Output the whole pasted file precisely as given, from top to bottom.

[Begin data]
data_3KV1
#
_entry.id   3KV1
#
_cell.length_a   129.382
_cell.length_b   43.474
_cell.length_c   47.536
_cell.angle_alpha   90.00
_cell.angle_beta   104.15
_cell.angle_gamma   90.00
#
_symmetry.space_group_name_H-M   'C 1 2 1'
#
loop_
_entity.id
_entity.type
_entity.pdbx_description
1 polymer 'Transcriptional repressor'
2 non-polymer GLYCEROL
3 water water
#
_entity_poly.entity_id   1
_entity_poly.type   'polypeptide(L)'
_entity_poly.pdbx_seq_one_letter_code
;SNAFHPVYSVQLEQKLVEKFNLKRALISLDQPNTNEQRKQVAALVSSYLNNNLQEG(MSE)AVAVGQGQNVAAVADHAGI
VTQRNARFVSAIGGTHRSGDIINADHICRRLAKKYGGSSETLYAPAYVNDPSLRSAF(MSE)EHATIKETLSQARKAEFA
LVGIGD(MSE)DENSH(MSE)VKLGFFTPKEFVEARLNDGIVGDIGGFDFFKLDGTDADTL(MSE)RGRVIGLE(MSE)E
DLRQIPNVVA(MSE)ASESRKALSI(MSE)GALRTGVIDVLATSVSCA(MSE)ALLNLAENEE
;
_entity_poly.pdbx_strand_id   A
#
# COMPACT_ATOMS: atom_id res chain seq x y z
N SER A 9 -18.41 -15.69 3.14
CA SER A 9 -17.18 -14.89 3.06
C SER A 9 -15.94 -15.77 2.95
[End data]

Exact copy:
data_3KV1
#
_entry.id   3KV1
#
_cell.length_a   129.382
_cell.length_b   43.474
_cell.length_c   47.536
_cell.angle_alpha   90.00
_cell.angle_beta   104.15
_cell.angle_gamma   90.00
#
_symmetry.space_group_name_H-M   'C 1 2 1'
#
loop_
_entity.id
_entity.type
_entity.pdbx_description
1 polymer 'Transcriptional repressor'
2 non-polymer GLYCEROL
3 water water
#
_entity_poly.entity_id   1
_entity_poly.type   'polypeptide(L)'
_entity_poly.pdbx_seq_one_letter_code
;SNAFHPVYSVQLEQKLVEKFNLKRALISLDQPNTNEQRKQVAALVSSYLNNNLQEG(MSE)AVAVGQGQNVAAVADHAGI
VTQRNARFVSAIGGTHRSGDIINADHICRRLAKKYGGSSETLYAPAYVNDPSLRSAF(MSE)EHATIKETLSQARKAEFA
LVGIGD(MSE)DENSH(MSE)VKLGFFTPKEFVEARLNDGIVGDIGGFDFFKLDGTDADTL(MSE)RGRVIGLE(MSE)E
DLRQIPNVVA(MSE)ASESRKALSI(MSE)GALRTGVIDVLATSVSCA(MSE)ALLNLAENEE
;
_entity_poly.pdbx_strand_id   A
#
# COMPACT_ATOMS: atom_id res chain seq x y z
N SER A 9 -18.41 -15.69 3.14
CA SER A 9 -17.18 -14.89 3.06
C SER A 9 -15.94 -15.77 2.95